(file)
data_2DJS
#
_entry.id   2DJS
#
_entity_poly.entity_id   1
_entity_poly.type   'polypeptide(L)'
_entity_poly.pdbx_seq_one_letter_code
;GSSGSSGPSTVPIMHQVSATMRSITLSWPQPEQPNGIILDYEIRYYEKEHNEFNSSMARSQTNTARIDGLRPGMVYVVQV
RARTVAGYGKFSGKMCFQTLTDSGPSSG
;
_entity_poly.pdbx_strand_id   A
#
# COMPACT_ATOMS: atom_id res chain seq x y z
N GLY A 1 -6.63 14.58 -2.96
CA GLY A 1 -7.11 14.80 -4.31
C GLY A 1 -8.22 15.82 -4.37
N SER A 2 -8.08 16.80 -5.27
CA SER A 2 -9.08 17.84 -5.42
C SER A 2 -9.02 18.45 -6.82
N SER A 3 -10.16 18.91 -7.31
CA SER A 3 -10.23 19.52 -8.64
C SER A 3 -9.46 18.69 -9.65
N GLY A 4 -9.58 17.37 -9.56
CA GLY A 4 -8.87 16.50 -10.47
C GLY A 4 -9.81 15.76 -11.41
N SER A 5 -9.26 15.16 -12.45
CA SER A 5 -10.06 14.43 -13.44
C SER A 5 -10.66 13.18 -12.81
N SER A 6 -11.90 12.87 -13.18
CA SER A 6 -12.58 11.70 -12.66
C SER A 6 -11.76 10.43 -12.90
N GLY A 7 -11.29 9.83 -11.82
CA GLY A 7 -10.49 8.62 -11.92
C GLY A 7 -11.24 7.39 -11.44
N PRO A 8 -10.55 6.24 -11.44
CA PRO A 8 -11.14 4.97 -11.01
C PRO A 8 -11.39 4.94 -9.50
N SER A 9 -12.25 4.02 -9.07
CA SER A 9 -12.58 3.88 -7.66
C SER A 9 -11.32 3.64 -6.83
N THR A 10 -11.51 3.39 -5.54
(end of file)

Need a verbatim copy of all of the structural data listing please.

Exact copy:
data_2DJS
#
_entry.id   2DJS
#
_entity_poly.entity_id   1
_entity_poly.type   'polypeptide(L)'
_entity_poly.pdbx_seq_one_letter_code
;GSSGSSGPSTVPIMHQVSATMRSITLSWPQPEQPNGIILDYEIRYYEKEHNEFNSSMARSQTNTARIDGLRPGMVYVVQV
RARTVAGYGKFSGKMCFQTLTDSGPSSG
;
_entity_poly.pdbx_strand_id   A
#
# COMPACT_ATOMS: atom_id res chain seq x y z
N GLY A 1 -6.63 14.58 -2.96
CA GLY A 1 -7.11 14.80 -4.31
C GLY A 1 -8.22 15.82 -4.37
N SER A 2 -8.08 16.80 -5.27
CA SER A 2 -9.08 17.84 -5.42
C SER A 2 -9.02 18.45 -6.82
N SER A 3 -10.16 18.91 -7.31
CA SER A 3 -10.23 19.52 -8.64
C SER A 3 -9.46 18.69 -9.65
N GLY A 4 -9.58 17.37 -9.56
CA GLY A 4 -8.87 16.50 -10.47
C GLY A 4 -9.81 15.76 -11.41
N SER A 5 -9.26 15.16 -12.45
CA SER A 5 -10.06 14.43 -13.44
C SER A 5 -10.66 13.18 -12.81
N SER A 6 -11.90 12.87 -13.18
CA SER A 6 -12.58 11.70 -12.66
C SER A 6 -11.76 10.43 -12.90
N GLY A 7 -11.29 9.83 -11.82
CA GLY A 7 -10.49 8.62 -11.92
C GLY A 7 -11.24 7.39 -11.44
N PRO A 8 -10.55 6.24 -11.44
CA PRO A 8 -11.14 4.97 -11.01
C PRO A 8 -11.39 4.94 -9.50
N SER A 9 -12.25 4.02 -9.07
CA SER A 9 -12.58 3.88 -7.66
C SER A 9 -11.32 3.64 -6.83
N THR A 10 -11.51 3.39 -5.54